Pressing on through Fear

I've been afraid. It's been a year since my daughter walked out the front door in her bare feet. Those first few weeks I felt like I was walking through a fog all the time. There was so much going on and so much unknown. It was terrifying. Then DHS showed up on my front door step. Let me tell you friends, even when you know you are a safe home and you have nothing to hide, having a DHS investigation rips you apart. It's hard to remember to breath when the threat of removal of your children is staring you straight in the face. The man who showed up at our home that day was very kind. We welcomed him in and sat with him at our kitchen counter and responded one by one to each allegation made against us. We smiled, offered him coffee, and answered all of his questions honestly. He left and we picked up our kids from school. We got coffee from Dutch Bros, helped with homework, had dinner, and tucked our kids into bed. Then after everyone was asleep, I cried. Over the next couple of weeks there were many calls and two more people from DHS came to our home. They interviewed our kids and walked through our house. Since we were foster parents for twelve years and adopted three times, our kids were familiar with the process of having strangers walk through their home, and answering personal questions in a one-on-one interview. It's already intimidating enough to wade through this process to get your foster parenting license or become approved to adopt, when it's to defend yourself against allegations, it feels even more intrusive. This time we had to explain to our kids the reason they needed to be interviewed wasn't because we were adopting again, but because their sister accused us of mistreating her. This was a much different conversation. Our main focus was alleviating their feelings of fear. They had been on the other side of foster care, welcoming children into their homes and hearts who needed a safe place to stay. Never before had anyone suggested they might be in danger and need to leave their home. We reminded them to be truthful and answer the questions as best they could, and we assured them everything would be okay. Even when we were wondering ourselves what was going to happen, we kept speaking hope and peace into our kid's hearts. Time passed, allegations were proven untrue and we tried to move forward. The fog was still thick, but I needed to find a way to walk through it. At first there were so many people involved and so many phone calls. I felt like I was explaining our story over and over again. It was exhausting and honestly it didn't seem to make any difference. There were so many voices talking at me, but no one was listening to me. I felt like I was screaming and no one could hear me. If I thought there was a solution, I reached for it. If I thought someone could help, I called them. If I heard of a program, I researched it. It's a tricky thing to navigate when your child who is over 16 runs away. They can access many services for themselves, they don't need parental permission for a lot of things, and many programs require voluntary participation so you can't force them to do something they don't want to do. They aren't quite an adult so you feel the weight of that, but they are also not a little kid which means you can't treat them like one. I have felt stuck so many times this past year trying to figure out what is the best decision, the right course of action. I also still struggle with how other people and organizations handled the situation. To be completely honest I felt betrayed, judged, misunderstood, and abandoned. But dwelling on those feelings doesn't solve problems, and I have other children which means I still need to interact and work with some of those same people and organizations. I'm learning to let go and forgive. I admit some days are easier than others. At the end of the day I try to remember we are all human and doing the best we can even if we don't see eye to eye. In June of 2019 I partnered with a foster mom in the community to raise funds for weighted blankets for children and teens in foster care. That is how I ended up at 13 Nights On The River in a white booth advertising our new non-profit, Riverside Community Outreach (RCO). After the event was over as we were tearing down the booth and packing up our stuff, I was approached by a woman. We had never met before and she asked if we knew of services to help a teen girl who was friends with her son and living in her home. She didn't say her name, but I knew right away she was talking about my daughter. I felt like the ground beneath me turned to sand, and the fog around me started to close in. I smiled and talked with her for almost an hour. I shared some background information, thanked her for being a compassionate person, and gently let her know my daughter had a home and a family waiting for her to return. And I listened to her. I listened to her criticize and tear me down. She wasn't the first mom to question me and she wouldn't be the last, but she was the first to ask directly to my face, "What kind of mother?" Perhaps I will write more about my struggle with that question in the future, but for now I will tell you it feels like a sucker punch to the gut. It's important to understand what was happening. I was stepping out for the first time in the community as the Director of Riverside Community Outreach, literally, remember the big white booth? My heart and goal was to help families impacted by foster care. It was our very first night and a stranger came up and accused me of being a bad mom. In that moment, I felt so disqualified to be standing under my white booth wanting to help families in my community. It was so easy to believe the words of a stranger. I was barely keeping my head above water. I felt like a bad mom. When she stood in front of me and asked me, "What kind of mother?" my mind told me I should just give up now, because a terrible mother like me couldn't make a difference in anyone's life. The fact that my daughter didn't want to live with me proved how disqualified I was. I went home that night feeling very bruised and battered. Fear is a dark and ugly beast which can completely take over your thoughts and actions if you let it. Over this past year there have been many times I have wanted to write a blog post or share a thought on social media but have stopped myself out of fear. The work of Riverside Community Outreach has continued, but I have had my guard up when interacting with DHS and talking about my family. There have been opportunities for RCO to partner with the school district I have let pass by because I was afraid of interacting with people who knew one of my children didn't live at home, and I didn't want to face their judgment. In my desire to protect our non-profit and my family, I have kept both smaller than perhaps they could be. For the first time in my life I have not been open to adopting any more children, and I have not pursued local media coverage in the same way I would have for our non-profit. All because of fear. And friends, it's gotten out of hand. When my phone rings and it says, "Restricted," my stomach clenches in knots because when a call comes through from the local police department that is how it is labeled. Recently when covid19 caused the cancellation of school and the need for distance learning, our teachers called to check in on our kids and see what services we would need to be able to successfully have school at home. Each one of those calls came through as "Restricted." Thankfully the school told us ahead of time this would be happening so we would answer the calls and not screen them. Even though I knew that in my head, my phone rang nine times with the words "Restricted" and nine times my stomach clenched out of reflex...out of fear. Fear has been holding me back. Fear of: What if something awful happens to my daughter? What if DHS shows up at my house again? What if another mom confronts me when I'm out in the community? What if the non-profit we started gets a bad reputation? What if the police start calling again? What if I have to face more judgment from strangers? What if another one of my children runs away? What if people realize how flawed I am? Will they still read the words I write? Will they still let me advocate for children in foster care? Will they still believe in the non-profit I started? These are the questions that have plagued my mind and spirit. The truth is these fears could come true. DHS could show up on my front porch again. A stranger from my community could criticize me again. Knowing one of my children left home could cause someone to stop reading my blog. Something awful could happen to my daughter. Another one of my children might run away. The reality is even if I let fear dictate my life those things might still happen. I can't control other people's choices or the future by hiding away, losing sleep, or making myself sick with worry. And friends, I believe in the depths of my soul I have been called by God to serve vulnerable children and support families in Columbia County. So how do I move forward in spite of the fear trying to cling to me? I fill my heart and mind with the truth from God's word. I have spent my entire life committing verses from the bible to memory. This is mostly credited to my mom who made it a priority for my siblings and I to learn God's word. I am very thankful for her commitment especially when we weren't very interested in cooperating. One of the verses that has kept coming to mind over and over again is 2 Timothy 1:7. "For God has not given us a spirit of fear, but of power and of love and of a sound mind." The paralyzing fear that wants to take over isn't from God. Romans 8:1 reminds me, "There is no condemnation for those who are in Christ Jesus. " 2 Corinthians 10:5 tells me to "take captive every thought." And Romans 8:31 bears the promise, "If God is for us, who can be against us?" I'm ordinary and flawed. My family life isn't perfect. Everything good in me is from my relationship with Jesus and His saving grace. I am compelled by His love to care for my family and serve my community. I am often scared. In spite of fear and because of my faith in Jesus, I will continue to step out and share my story. In the hopes you will see past imperfect and flawed me and be encouraged, inspired, and challenged to open you heart and home. ~Abby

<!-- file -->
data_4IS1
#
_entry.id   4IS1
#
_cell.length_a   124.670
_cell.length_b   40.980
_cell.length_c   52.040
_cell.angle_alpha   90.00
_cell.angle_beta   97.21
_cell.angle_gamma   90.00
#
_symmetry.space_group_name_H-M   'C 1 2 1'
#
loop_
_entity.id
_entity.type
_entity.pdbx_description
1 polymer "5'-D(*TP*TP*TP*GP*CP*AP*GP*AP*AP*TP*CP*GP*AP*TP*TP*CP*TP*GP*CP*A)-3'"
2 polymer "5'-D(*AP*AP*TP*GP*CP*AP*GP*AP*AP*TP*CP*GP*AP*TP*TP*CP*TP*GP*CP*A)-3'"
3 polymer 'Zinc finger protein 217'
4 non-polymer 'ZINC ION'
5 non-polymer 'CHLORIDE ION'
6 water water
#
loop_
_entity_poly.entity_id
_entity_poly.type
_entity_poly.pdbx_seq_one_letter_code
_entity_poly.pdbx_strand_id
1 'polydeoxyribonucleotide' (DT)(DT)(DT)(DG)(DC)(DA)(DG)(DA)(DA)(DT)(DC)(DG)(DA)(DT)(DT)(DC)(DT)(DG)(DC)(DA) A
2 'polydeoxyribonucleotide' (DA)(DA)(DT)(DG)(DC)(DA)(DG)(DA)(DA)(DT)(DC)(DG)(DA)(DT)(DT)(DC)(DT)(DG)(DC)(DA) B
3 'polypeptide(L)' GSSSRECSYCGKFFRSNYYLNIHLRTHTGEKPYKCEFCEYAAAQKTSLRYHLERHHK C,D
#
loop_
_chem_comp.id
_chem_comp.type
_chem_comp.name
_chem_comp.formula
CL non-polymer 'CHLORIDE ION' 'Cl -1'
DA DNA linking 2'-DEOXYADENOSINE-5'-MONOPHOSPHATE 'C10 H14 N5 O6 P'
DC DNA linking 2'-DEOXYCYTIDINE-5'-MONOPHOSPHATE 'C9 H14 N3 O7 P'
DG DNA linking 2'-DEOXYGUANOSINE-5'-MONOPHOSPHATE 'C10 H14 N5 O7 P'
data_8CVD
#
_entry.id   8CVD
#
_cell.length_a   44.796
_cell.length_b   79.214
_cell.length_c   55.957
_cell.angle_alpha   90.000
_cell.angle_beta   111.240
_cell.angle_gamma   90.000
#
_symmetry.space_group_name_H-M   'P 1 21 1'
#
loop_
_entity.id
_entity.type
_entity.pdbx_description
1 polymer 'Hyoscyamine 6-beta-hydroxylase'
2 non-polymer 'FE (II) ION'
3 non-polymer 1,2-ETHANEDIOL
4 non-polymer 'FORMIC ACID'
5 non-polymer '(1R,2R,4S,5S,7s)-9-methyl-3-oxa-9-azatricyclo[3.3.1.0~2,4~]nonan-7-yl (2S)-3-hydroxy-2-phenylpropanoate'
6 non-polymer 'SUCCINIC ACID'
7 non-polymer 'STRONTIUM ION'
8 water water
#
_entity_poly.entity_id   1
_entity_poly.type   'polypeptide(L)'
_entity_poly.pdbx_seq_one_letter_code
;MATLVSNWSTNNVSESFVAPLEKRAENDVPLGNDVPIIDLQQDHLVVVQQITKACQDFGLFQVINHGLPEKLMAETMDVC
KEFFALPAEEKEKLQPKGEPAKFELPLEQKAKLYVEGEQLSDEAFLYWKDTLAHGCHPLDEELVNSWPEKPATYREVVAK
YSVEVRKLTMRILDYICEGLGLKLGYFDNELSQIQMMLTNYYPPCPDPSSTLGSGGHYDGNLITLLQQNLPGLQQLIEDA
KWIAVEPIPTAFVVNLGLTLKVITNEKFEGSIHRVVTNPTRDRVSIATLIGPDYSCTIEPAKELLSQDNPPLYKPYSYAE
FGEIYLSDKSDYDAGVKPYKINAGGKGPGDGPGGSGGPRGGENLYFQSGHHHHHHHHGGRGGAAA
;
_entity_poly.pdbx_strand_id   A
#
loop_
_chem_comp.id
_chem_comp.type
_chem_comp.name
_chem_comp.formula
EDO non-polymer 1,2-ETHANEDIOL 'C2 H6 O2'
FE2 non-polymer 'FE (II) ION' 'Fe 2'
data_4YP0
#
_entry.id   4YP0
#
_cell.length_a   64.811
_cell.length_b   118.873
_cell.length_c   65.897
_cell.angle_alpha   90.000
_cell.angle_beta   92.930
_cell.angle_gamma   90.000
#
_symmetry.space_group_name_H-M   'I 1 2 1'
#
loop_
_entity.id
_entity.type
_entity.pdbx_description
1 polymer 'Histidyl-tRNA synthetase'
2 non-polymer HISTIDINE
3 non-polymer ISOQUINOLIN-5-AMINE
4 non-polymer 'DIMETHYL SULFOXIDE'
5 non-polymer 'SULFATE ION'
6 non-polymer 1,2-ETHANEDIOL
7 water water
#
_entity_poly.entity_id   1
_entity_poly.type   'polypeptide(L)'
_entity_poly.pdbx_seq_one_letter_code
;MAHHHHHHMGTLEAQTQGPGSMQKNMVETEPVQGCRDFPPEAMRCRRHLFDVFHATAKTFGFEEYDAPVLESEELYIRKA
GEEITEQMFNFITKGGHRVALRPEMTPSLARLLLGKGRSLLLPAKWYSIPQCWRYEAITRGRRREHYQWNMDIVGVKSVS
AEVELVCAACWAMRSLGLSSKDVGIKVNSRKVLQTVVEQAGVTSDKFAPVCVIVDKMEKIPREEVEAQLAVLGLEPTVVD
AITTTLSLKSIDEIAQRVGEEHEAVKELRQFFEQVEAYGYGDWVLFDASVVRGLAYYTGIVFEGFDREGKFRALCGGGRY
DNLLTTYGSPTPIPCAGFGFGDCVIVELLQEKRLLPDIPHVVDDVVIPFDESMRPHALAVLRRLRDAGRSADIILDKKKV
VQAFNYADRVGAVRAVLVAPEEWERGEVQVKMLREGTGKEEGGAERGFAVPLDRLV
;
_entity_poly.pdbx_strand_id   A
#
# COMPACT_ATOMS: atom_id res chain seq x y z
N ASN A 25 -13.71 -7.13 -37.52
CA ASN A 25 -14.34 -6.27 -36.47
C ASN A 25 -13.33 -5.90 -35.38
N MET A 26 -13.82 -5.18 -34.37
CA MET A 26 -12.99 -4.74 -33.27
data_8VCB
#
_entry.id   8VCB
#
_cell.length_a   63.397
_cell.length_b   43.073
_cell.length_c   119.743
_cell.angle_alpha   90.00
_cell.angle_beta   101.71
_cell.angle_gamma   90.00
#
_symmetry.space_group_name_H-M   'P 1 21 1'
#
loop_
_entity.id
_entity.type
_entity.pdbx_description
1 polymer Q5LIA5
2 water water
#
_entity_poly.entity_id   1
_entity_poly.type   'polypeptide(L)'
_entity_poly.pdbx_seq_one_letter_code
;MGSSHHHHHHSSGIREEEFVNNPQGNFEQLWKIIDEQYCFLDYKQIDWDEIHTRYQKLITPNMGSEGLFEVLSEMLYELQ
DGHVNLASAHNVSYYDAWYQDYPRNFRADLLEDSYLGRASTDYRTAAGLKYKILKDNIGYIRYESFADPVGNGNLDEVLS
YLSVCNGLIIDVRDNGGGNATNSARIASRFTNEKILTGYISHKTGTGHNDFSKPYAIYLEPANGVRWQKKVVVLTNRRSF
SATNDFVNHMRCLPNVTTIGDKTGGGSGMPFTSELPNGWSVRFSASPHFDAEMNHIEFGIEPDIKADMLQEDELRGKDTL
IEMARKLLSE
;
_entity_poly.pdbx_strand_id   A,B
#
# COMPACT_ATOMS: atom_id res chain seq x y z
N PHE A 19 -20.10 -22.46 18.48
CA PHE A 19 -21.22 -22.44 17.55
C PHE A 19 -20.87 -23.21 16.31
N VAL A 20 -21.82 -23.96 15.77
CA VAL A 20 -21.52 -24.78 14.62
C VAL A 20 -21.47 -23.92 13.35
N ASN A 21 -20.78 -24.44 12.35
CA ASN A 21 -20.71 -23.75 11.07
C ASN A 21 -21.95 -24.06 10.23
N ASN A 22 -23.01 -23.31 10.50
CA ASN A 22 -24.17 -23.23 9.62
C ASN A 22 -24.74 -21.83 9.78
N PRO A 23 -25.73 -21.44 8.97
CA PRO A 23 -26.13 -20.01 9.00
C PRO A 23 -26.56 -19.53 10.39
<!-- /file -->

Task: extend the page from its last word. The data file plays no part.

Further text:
1. Your vulnerability in sharing your story is so inspiring to me! God is using your story and will continue to use your story to help so many.